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Ask The Salty Waitress: How much spectacle should I make of putting money in a tip jar?

Illustration for article titled Ask The Salty Waitress: How much spectacle should I make of putting money in a tip jar?
Photo: asiseeit (Getty Images), Graphic: Nicole Antonuccio
The Salty WaitressThe Salty WaitressSalty Waitress is The Takeout’s advice column from a real-life waitress that will teach you how not to behave like a garbage person while dining out—and maybe in real life.

Hey Salty, I have a tipping question. When I order at a restaurant that has a tip jar on a counter, I try and tip when the server is facing me rather than when their back is turned (i.e. when they’re pouring a drink or getting something from out of a case). I figure that tipping is a way of expressing thanks, a gesture of appreciation, and if I make it when someone can’t see, it doesn’t really achieve that purpose. From a self-serving standpoint, if I’m a repeat customer, I want to build a relationship, I’m a thankful and polite customer and want them to remember me.

BUT, I worry a bit that it seems like demanding attention or thanks for the tip. Is there some way to tip in a tip jar that both indicates my thanks and doesn’t come across as insisting on attention?

Thanks,
Ben from Chicago

Dear Ben,

Couple things going on here. First, I want to acknowledge that this is obviously a Curb Your Enthusiasm plot line that got left on the cutting room floor. Maybe Larry David puts a tip in the jar, the server doesn’t see it, so he fishes it out to put it back in, and now the server thinks he’s stealing? I don’t know, someone work with that.

[Editor’s note: Oh, it actually exists! But for a different Larry David project...]

Back to the real world. While it is good manners and right and proper to tip at counter-service places—even on take out, even on a cup of coffee—do you really feel like it gets you better service in the future? I mean, most of these places are fairly wham-bam affairs. What are you fishing for with wanting to be remembered as a good tipper? A nice smile? Some extra napkins with your egg salad sandwich? It’s good to tip, but I’m just saying I don’t know how much it’s really going to get you, tangibly, in the long run.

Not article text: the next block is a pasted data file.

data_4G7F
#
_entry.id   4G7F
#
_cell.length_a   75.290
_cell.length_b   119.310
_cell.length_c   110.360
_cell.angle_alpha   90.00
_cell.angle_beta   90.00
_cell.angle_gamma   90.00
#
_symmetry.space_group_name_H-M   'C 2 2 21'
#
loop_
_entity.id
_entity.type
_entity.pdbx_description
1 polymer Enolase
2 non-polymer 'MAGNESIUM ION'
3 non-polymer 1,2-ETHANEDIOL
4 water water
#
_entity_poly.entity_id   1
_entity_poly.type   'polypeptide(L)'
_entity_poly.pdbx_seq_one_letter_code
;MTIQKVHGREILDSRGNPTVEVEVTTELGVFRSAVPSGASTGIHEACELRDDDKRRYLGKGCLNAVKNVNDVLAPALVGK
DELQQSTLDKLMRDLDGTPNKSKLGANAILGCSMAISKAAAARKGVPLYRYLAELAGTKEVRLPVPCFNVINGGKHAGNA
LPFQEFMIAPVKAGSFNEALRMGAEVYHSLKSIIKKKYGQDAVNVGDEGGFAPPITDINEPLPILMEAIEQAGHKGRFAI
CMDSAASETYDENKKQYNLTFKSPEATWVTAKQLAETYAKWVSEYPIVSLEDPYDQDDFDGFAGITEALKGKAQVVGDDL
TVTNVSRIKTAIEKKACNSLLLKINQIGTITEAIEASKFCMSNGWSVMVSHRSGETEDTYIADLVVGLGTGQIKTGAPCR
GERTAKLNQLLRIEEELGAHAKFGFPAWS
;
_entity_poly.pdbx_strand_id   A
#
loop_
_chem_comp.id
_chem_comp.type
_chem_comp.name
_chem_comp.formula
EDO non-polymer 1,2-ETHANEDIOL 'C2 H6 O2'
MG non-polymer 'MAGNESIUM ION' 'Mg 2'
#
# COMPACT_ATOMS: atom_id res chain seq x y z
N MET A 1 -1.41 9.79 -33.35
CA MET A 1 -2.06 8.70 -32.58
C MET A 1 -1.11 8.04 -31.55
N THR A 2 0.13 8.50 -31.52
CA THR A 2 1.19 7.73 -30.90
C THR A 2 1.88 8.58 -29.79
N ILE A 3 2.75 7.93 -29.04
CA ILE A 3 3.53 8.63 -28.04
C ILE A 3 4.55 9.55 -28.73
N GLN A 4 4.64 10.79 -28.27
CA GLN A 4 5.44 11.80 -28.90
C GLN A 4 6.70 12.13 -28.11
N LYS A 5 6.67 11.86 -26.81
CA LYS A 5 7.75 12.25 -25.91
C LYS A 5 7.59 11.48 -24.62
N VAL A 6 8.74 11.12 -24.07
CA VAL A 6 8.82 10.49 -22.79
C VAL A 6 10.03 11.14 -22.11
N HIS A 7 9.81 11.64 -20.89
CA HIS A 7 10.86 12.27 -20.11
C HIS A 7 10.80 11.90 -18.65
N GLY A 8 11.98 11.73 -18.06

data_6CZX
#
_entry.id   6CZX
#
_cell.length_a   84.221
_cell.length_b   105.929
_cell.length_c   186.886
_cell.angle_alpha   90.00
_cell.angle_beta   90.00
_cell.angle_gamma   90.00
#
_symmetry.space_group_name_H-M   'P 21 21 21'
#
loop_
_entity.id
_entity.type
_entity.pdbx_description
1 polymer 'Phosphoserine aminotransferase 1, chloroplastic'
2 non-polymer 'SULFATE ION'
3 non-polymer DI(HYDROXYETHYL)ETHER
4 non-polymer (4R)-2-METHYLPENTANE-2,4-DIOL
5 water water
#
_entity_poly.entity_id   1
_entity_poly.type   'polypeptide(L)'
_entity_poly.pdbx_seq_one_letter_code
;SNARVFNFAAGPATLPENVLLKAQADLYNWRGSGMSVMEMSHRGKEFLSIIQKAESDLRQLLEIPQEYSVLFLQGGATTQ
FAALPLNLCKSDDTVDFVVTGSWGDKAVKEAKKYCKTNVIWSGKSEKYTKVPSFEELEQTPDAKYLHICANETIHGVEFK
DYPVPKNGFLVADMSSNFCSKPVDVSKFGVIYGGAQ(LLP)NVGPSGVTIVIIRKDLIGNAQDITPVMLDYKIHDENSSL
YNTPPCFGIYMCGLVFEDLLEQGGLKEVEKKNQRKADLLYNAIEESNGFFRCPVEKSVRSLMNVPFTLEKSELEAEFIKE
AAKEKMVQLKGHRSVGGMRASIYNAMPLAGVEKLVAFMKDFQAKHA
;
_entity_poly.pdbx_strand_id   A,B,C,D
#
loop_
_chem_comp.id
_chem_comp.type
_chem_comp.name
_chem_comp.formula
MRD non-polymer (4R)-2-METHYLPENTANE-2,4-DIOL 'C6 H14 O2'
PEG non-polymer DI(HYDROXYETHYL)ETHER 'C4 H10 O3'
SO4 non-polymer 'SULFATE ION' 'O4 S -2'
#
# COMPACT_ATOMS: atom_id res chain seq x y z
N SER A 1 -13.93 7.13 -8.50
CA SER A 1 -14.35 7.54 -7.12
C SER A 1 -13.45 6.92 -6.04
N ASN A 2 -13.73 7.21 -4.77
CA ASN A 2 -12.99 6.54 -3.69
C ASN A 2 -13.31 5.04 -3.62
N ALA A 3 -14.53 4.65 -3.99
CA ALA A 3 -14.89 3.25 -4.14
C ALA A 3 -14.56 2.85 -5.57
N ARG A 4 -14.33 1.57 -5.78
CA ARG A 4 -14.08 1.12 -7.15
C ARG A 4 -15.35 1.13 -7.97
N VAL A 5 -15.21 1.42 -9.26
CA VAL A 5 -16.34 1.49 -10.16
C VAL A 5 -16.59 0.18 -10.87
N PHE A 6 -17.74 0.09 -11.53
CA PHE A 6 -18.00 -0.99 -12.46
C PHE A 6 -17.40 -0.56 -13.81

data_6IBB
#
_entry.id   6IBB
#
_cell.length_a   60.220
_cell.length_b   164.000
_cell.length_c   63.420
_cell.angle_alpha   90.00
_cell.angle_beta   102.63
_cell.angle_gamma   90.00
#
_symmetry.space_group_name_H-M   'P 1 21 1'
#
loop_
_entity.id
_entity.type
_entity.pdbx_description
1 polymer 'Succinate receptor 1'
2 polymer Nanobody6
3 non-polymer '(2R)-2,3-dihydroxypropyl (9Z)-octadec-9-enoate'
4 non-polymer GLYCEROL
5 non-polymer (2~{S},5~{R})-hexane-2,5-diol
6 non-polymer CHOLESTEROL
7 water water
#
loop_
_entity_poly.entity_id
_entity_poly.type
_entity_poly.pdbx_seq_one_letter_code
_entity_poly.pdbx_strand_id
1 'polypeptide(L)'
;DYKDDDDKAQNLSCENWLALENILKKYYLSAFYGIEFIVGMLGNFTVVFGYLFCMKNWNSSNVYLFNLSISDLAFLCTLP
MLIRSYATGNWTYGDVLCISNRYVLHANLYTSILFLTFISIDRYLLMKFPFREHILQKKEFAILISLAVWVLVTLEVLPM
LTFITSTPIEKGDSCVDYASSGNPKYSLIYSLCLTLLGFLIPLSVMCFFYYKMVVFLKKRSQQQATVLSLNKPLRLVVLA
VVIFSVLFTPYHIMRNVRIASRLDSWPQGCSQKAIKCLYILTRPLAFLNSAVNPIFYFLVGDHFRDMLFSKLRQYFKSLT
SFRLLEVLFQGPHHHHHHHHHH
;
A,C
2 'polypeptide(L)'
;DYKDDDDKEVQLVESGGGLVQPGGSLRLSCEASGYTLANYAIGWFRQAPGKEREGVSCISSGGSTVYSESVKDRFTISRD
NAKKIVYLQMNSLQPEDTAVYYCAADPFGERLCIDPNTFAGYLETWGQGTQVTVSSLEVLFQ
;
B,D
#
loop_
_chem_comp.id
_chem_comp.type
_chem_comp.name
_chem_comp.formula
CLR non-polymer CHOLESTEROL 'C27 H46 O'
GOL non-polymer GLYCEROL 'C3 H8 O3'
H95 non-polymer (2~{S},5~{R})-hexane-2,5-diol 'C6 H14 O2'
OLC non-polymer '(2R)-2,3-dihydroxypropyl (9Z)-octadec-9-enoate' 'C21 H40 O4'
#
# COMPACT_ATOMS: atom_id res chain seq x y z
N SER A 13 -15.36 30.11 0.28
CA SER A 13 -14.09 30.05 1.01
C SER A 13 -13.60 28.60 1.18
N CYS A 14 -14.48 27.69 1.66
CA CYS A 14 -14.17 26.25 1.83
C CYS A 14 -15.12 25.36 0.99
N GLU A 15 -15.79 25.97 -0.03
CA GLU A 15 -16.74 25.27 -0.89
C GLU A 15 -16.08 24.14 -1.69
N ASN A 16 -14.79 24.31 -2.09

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But there’s a desire to be acknowledged for our goodness, right? It’s not enough to do the right thing, we want to be seen doing the right thing. Your letter couches this in “I just want to show appreciation,” but what you really want is to have the server see you showing appreciation, right? Doesn’t make you a bad person—it makes you human. A human who needs validation.

Here’s the thing, and I’m beating all of the commenters to it: This isn’t that hard. Put the tip in the jar when the server is facing you, if you want, and leave it at that. You don’t have to struggle to make eye contact (unnecessary) or put the money in with some flourish and an overly sincere thank you (even less necessary, downright loony). You can tuck the dollar or two in there, say “thanks” if you want, and leave it at that. If the server misses it, really, they’re not losing sleep over your perceived lack of gratitude, or something. And if the server doesn’t say thank you or acknowledge the tip, don’t hold that against them either.

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In short, sweet pea, I think you’re overthinking this whole interaction, and now you’ve made me write 400 words doing the same.


Got a question about dining out etiquette? Or just a general question about life we can help you with? Email us: salty@thetakeout.com

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DISCUSSION

PalestinianChicken

The obvious solution is to tip only in small change.

Nickels are a good choice: 1) the coins are sufficiently hefty to make more noise you drop them into the jar; 2) they are of sufficiently low value that you can maximize the amount of time dropping them slowly into the jar to ensure that the barista will see you, assuming he/she faces you at some point in the four minutes it takes to drop in $2.00 in nickels.